Cities participating in the LEED-certified city program through the US Green Buildings Council are evaluated on nine credit categories that measure performance on sustainability and resilience initiatives.
The USGBC LEED Certification for Cities and Communities was established in 2016 as a way for cities and communities to make their sustainability and resiliency performance more transparent, with a focus on an outcomes-based approach. The USGBC certified Tallahassee, Fla., with a Gold level certification in May 2021 (announced by the city in June 2021). Tallahassee scored the highest of any city so far evaluated under the USGBC’s most recent rating system.
Here is Tallahassee’s scorecard:
Abena Ojetayo, City of Tallahassee (COT) Director of Housing & Community Resilience; Adam Jacobs, COT Sustainability and Resilience Manager; and COT Resilience and Sustainability Analyst Jeannine Fier spoke to SmartBrief about their experiences preparing for the USGBC LEED certification. They also shared advice for other municipalities thinking about pursuing certification.
LEED certification provided motivation and a goal
The City of Tallahassee, as part of a 2019 reorganization, created a department that had a goal to be more deliberate about sustainability efforts.
“One of the best things to do with a new department is to give it an ambition,” says Ojetayo. The LEED for Cities and Communities certification became a way to galvanize and reenergize the staff. The city had previously been certified by the Florida Green Building Coalition as a green city — the FGBC has a Florida-specific focus. COT wanted to proceed with a more broadly recognized program. The USGBC certification, which is deeply data driven, brought in additional metrics that other certification options did not.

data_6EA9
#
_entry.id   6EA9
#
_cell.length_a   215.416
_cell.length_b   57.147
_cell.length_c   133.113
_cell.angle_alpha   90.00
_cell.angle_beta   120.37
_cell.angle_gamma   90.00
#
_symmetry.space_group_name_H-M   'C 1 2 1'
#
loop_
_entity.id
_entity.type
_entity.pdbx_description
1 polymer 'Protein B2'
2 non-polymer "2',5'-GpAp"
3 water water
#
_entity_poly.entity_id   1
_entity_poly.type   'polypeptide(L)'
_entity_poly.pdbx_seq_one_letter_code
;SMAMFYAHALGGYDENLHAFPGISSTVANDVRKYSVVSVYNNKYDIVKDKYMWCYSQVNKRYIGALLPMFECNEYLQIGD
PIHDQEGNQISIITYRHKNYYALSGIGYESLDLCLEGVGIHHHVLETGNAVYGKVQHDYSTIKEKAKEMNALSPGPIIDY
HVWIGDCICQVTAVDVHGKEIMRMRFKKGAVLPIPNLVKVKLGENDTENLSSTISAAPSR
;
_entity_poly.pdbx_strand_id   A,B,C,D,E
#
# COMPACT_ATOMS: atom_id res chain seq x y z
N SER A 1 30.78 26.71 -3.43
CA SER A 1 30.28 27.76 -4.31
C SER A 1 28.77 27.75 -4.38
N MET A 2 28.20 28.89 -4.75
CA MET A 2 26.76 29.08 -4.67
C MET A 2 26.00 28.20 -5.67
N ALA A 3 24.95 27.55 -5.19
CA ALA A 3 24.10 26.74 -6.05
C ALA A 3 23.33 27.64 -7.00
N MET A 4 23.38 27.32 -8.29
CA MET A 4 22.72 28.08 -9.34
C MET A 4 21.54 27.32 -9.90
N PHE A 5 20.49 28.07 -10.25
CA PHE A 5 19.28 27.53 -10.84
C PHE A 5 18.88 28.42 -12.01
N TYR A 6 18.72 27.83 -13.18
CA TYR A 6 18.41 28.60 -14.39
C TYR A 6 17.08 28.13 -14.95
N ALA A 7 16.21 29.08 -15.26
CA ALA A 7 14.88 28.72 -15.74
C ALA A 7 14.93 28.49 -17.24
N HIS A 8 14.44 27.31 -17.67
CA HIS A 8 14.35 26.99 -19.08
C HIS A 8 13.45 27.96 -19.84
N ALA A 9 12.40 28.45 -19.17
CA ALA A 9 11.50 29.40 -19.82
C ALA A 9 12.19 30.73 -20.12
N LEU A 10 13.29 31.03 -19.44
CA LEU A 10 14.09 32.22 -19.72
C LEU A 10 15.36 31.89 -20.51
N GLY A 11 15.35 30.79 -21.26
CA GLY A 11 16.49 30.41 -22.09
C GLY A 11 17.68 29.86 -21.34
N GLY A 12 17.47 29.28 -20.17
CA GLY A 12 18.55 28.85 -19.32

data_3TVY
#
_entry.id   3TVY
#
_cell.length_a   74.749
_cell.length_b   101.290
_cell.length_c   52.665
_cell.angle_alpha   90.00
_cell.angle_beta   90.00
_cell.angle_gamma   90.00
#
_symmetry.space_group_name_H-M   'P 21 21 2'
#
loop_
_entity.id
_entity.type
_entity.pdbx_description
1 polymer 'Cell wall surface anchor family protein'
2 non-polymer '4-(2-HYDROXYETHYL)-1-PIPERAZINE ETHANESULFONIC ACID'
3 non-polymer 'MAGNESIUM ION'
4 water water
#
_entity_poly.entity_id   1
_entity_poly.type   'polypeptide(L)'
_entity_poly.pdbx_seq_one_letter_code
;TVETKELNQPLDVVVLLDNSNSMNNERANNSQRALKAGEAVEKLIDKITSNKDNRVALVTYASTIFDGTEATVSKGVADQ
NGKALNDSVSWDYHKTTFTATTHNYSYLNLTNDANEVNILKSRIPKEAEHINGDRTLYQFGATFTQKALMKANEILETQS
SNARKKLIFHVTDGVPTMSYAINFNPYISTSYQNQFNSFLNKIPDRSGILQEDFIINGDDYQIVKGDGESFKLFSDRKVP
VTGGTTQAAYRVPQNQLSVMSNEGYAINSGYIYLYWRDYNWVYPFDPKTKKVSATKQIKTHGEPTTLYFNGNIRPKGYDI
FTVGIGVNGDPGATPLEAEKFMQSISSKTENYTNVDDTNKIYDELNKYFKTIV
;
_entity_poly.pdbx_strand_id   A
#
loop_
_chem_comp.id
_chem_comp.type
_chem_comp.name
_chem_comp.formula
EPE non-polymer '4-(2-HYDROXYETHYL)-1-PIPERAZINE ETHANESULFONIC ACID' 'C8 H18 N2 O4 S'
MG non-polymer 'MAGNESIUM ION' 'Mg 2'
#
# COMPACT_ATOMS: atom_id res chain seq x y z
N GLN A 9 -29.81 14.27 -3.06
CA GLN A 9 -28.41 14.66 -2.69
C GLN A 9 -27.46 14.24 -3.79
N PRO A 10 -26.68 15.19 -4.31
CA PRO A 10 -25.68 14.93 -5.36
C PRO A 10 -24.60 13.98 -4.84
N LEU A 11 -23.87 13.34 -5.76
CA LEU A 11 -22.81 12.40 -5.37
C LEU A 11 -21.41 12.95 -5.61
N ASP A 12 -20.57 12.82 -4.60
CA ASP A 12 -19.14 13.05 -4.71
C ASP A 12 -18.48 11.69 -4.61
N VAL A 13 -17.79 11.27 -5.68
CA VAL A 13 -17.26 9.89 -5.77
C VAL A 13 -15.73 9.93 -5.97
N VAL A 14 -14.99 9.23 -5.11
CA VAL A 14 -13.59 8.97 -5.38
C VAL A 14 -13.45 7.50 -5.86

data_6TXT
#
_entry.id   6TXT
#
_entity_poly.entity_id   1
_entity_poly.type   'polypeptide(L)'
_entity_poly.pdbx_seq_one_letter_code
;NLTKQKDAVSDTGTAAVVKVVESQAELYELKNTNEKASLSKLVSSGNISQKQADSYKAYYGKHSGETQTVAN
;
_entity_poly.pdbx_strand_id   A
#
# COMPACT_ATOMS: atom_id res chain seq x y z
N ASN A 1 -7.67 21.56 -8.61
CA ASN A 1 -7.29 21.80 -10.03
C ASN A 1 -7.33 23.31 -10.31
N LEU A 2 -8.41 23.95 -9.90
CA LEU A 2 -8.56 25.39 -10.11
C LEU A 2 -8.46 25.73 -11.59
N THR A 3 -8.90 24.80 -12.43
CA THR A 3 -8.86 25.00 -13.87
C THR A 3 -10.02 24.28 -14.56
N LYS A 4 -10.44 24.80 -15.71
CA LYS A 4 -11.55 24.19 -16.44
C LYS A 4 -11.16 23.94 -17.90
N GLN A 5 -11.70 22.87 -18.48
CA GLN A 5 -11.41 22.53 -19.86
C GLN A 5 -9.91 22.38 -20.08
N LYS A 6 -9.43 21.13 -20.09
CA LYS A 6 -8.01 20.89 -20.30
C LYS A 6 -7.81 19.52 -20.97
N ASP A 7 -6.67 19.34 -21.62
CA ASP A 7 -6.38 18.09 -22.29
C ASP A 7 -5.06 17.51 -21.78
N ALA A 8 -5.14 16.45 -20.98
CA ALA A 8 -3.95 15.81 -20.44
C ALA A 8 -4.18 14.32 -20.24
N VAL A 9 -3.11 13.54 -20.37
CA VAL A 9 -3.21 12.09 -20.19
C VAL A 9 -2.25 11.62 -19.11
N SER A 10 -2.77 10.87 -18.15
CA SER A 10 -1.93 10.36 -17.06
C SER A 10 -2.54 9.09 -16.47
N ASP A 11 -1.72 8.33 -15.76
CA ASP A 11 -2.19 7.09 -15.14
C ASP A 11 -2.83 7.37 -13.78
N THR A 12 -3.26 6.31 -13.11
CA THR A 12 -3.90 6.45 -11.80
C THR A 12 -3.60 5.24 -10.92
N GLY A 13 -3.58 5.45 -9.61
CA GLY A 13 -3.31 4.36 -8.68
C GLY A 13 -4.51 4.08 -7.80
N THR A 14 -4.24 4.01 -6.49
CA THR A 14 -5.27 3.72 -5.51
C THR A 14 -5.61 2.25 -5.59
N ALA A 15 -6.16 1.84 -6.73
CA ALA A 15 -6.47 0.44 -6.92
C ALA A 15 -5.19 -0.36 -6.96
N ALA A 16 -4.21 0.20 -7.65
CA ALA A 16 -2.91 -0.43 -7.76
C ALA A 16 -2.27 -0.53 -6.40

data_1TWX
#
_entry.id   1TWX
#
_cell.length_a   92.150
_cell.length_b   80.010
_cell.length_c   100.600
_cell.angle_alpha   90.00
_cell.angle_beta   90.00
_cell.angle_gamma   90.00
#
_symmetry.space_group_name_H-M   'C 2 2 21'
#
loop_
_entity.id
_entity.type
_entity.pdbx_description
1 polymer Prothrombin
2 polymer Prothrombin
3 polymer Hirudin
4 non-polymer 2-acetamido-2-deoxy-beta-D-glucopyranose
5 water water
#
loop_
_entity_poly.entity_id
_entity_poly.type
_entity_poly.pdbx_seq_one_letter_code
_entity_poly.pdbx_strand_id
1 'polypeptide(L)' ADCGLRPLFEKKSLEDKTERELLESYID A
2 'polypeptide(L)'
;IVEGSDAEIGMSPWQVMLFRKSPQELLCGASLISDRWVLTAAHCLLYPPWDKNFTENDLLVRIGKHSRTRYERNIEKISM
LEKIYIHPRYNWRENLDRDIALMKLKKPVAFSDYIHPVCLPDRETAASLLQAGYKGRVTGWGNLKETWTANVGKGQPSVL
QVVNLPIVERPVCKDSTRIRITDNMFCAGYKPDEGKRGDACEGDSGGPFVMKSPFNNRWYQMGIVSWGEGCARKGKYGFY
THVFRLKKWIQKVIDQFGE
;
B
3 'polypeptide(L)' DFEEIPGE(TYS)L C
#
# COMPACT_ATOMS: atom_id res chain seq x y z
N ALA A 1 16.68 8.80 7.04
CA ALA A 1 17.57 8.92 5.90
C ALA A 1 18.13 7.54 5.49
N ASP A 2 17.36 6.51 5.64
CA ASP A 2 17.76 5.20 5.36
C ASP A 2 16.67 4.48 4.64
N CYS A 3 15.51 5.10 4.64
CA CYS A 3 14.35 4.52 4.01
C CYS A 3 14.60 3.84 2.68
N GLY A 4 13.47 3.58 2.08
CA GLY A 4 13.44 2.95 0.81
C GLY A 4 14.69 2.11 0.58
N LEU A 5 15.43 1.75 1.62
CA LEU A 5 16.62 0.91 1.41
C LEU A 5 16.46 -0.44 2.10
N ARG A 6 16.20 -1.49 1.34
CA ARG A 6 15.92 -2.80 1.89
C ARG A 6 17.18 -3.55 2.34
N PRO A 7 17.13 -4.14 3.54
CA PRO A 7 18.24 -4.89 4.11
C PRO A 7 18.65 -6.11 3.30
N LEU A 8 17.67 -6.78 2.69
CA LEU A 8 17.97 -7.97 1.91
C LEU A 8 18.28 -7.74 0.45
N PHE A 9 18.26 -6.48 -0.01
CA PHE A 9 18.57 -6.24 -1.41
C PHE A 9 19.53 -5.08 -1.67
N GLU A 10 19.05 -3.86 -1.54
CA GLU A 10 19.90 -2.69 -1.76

Why it’s important to create an organization around the effort
There are several options for staffing when pursuing USGBC LEED certification: A dedicated staff, a consultant or a group of volunteers. For Tallahassee, it proved best to have a dedicated sustainability and resilience team, assert Ojetayo, Jacobs and Fier.
COT added a sustainability and resilience analyst position when the division was created. They recognized that because the unit would be coordinating across the entire organization, their biggest service was going to be consistently reporting performance metrics and helping people understand or make the case for why they should implement new initiatives, while fostering collaboration.